When should an IMCA be instructed?
An IMCA was appointed. The only situation in which the duty under the Act to instruct an IMCA need not be followed is when an urgent decision is needed, for example, to save a person’s life. However, if further serious treatment follows an emergency situation, there will be a need to instruct an IMCA.
What does IMCA stand for in medical terms?
Independent Mental Capacity Advocate
‘IMCA’ means Independent Mental Capacity Advocate. It is a role that was created by the Mental Capacity Act 2005 (“MCA”).
Do IMCA have the right to see medical records?
One of the legal powers of IMCAs is to be able to look at and take copies of relevant records. This includes health records, records held by local authorities and records held by care homes.
What factors together indicate a situation where an IMCA must be instructed?
Who should get an IMCA?
- The person is aged 16 or over (2)
- A decision needs to be made about either a long-term change in accommodation (3) or serious medical treatment (4),
- The person lacks capacity (5) to make that decision, and.
Who decide if an IMCA is required?
The safeguarding manager should consider whether an IMCA should be instructed for all persons at risk. Local procedures should make it clear that the safeguarding manager will hold this statutory responsibility.
When would an independent mental capacity advocate be used?
Independent Mental Capacity Advocates (IMCAs) support people when they are assessed to lack capacity to make a best interest decision and they do not have family or friends appropriate to consult about the decision.
Who can make an IMCA referral?
Referrals for an IMCA can be accepted from any third party. However, we can only take formal instructions from the decision-maker who is responsible for the overall decision. All referral in relation to DoLS must be made by the Supervisory Body.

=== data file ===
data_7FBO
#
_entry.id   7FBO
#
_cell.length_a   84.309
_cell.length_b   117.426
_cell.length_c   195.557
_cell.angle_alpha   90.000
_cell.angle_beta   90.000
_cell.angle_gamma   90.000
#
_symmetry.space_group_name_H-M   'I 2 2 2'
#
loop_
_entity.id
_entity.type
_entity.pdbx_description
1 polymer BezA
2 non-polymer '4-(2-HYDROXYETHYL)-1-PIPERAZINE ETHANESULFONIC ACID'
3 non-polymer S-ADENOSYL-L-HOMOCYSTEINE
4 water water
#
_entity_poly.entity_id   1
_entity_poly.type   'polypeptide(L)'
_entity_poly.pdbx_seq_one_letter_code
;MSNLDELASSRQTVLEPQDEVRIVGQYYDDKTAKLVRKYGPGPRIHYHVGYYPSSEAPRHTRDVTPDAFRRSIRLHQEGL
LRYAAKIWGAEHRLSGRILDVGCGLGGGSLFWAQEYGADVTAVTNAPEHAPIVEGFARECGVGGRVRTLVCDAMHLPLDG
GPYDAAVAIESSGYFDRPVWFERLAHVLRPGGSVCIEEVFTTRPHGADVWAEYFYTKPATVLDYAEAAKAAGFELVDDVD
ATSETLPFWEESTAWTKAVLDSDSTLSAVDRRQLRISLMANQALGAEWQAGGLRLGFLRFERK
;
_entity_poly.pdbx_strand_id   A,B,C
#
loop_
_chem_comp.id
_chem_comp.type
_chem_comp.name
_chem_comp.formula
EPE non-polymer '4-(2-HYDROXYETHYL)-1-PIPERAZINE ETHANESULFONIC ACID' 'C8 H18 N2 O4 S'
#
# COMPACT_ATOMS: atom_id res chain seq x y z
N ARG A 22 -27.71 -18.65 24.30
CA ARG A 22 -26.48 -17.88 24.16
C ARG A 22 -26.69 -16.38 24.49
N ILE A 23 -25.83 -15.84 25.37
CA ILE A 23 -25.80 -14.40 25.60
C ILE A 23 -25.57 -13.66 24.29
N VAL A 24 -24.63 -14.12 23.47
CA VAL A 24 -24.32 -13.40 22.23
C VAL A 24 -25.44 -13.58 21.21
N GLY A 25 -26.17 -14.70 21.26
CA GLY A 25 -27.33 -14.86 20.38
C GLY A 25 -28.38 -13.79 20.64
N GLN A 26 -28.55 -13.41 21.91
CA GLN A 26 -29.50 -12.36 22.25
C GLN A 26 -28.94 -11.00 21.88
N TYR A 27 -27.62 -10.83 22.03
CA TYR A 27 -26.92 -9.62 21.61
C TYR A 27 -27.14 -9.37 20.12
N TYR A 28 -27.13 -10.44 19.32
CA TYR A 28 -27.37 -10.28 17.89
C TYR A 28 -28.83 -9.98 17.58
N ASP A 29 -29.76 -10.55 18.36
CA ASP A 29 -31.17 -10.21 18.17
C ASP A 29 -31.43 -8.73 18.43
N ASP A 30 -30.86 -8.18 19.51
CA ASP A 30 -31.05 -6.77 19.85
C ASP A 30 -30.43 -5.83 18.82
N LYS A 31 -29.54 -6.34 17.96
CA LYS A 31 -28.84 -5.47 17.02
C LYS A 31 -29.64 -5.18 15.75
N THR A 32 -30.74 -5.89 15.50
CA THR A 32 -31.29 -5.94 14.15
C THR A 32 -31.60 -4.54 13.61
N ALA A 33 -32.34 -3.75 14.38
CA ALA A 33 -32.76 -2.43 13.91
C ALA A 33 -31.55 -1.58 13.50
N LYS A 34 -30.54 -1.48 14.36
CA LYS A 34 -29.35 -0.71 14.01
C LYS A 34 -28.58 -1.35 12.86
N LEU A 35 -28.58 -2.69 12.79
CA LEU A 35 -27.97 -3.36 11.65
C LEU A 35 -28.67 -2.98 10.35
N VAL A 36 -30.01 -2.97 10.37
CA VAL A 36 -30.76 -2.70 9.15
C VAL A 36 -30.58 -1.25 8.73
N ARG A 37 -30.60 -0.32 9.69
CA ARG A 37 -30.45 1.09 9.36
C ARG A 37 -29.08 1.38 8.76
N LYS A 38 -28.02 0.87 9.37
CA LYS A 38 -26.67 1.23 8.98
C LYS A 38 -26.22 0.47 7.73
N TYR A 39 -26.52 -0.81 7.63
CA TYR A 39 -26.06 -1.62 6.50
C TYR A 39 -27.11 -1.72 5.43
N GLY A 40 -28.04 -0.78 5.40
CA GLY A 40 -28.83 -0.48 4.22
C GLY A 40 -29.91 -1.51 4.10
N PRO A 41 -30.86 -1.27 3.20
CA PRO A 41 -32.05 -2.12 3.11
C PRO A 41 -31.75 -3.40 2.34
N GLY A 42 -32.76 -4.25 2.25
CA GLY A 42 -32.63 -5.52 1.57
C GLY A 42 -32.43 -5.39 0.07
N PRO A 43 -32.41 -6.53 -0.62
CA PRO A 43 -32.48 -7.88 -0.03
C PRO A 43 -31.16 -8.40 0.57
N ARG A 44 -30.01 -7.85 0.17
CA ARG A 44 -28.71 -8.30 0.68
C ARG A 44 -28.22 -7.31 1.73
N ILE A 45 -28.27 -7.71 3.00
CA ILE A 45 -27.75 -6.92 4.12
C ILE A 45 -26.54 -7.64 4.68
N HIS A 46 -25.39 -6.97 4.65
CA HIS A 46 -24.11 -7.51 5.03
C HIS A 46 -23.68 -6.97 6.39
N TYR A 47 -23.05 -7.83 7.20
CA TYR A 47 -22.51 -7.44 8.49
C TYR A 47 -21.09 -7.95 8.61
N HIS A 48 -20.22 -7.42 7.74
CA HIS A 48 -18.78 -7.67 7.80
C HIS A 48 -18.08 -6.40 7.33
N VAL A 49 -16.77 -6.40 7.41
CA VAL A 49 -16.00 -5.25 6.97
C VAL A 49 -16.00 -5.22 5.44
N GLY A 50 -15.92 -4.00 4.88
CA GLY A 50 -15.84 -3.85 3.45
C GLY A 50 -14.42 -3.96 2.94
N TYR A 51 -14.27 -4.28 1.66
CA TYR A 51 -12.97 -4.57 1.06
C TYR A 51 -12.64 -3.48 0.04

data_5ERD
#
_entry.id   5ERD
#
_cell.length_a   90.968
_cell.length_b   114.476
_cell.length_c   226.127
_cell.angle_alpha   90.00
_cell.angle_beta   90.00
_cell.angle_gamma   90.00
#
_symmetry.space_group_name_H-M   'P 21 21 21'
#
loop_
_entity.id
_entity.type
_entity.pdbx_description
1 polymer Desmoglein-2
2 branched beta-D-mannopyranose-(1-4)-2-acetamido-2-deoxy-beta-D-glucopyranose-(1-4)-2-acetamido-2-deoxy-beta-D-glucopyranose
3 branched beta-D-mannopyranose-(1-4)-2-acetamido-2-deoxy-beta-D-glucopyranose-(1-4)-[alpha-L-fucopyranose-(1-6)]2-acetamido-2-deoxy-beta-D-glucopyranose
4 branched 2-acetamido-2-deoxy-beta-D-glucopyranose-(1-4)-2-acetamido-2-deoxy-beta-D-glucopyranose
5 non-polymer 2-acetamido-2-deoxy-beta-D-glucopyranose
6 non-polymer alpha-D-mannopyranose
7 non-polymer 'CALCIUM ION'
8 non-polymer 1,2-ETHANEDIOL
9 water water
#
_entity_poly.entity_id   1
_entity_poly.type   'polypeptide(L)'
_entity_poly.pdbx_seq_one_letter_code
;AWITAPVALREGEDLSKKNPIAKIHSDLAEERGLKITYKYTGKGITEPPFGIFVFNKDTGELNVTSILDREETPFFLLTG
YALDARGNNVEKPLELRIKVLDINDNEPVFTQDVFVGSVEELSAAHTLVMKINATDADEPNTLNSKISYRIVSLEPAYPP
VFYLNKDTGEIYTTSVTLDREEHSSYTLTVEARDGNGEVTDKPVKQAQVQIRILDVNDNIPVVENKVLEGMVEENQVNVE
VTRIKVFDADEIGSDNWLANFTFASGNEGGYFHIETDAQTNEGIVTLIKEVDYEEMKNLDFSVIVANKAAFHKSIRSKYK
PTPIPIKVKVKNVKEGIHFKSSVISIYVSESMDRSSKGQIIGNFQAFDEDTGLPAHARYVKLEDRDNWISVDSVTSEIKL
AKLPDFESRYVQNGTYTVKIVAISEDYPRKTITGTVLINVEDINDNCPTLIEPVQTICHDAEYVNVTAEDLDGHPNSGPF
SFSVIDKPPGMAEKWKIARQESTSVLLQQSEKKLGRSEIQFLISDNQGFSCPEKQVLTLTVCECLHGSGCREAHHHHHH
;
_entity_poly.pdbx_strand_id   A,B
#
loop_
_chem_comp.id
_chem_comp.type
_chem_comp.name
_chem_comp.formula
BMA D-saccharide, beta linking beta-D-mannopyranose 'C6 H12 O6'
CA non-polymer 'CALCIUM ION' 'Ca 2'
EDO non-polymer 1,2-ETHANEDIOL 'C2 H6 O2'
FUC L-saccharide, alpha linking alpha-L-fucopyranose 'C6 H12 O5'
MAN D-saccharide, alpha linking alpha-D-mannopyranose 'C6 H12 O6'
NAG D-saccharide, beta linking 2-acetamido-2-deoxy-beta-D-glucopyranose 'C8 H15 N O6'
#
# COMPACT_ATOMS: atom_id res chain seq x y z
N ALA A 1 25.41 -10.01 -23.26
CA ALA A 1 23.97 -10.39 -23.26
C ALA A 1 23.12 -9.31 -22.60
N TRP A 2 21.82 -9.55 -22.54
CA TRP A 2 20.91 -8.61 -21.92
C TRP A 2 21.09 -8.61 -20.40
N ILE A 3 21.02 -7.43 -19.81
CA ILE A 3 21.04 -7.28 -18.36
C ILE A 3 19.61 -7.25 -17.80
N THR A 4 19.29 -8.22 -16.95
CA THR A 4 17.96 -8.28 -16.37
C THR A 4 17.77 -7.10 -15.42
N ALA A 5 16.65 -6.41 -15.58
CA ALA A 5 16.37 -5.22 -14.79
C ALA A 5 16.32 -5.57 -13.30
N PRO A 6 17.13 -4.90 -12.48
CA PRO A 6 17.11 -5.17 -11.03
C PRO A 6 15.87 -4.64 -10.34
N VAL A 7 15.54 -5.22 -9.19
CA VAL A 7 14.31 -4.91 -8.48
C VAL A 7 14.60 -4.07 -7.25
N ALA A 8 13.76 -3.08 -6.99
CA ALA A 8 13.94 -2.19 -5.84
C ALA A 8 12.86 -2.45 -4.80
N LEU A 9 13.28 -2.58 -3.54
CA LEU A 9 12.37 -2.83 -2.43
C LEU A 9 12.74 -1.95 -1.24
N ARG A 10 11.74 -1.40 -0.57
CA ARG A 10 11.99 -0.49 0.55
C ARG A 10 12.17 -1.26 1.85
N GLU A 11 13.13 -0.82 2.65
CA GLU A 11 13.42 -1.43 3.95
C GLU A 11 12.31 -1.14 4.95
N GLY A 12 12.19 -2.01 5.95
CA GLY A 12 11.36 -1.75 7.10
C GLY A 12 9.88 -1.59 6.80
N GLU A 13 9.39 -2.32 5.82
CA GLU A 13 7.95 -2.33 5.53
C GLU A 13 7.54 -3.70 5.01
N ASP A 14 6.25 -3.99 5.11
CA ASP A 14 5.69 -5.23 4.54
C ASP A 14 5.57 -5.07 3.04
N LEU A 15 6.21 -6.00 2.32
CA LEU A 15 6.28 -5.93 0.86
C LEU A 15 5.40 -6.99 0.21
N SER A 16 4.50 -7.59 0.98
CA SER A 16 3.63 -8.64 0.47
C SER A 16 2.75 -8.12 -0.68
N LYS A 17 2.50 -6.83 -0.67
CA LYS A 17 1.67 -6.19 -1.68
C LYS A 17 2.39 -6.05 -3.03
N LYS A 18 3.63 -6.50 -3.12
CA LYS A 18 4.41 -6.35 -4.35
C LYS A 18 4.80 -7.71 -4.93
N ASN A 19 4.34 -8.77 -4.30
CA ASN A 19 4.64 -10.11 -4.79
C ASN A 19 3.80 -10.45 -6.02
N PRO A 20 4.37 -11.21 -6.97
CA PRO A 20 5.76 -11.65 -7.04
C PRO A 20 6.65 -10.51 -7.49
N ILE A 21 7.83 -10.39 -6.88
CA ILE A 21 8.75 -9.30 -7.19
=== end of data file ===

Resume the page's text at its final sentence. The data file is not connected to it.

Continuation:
What does IMCA stand for and when would they be used?
The Mental Capacity Act 2005 introduced the role of the independent mental capacity advocate (IMCA). IMCAs are a legal safeguard for people who lack the capacity to make specific important decisions: including making decisions about where they live and about serious medical treatment options.
What does an IMCA seeks to establish?
IMCA s will seek to establish that all possible protective measures have been considered and that consideration has been given as to whether the proposed measures are the least restrictive of the person’s rights.
What is the difference between an IMCA and an advocate?
An IMCA is an advocate who has been specially trained to support people who are not able to make certain decisions for themselves and do not have family or friends who are able to speak for them. IMCAs do not make decisions and they are independent of the people who do make the decisions.
Why may an independent mental capacity advocate be required?
IMCAs are a legal safeguard for people who lack the capacity to make specific important decisions: including making decisions about where they live and about serious medical treatment options.
Who appoints an IMCA?
An IMCA must also be appointed when the Local Authority (supervisory body) believes that: Without an IMCA either the person or the RPR will be unable to exercise one or more of their relevant rights; or. Without an IMCA either the person or the RPR will be unlikely to exercise one of more of their relevant rights; or.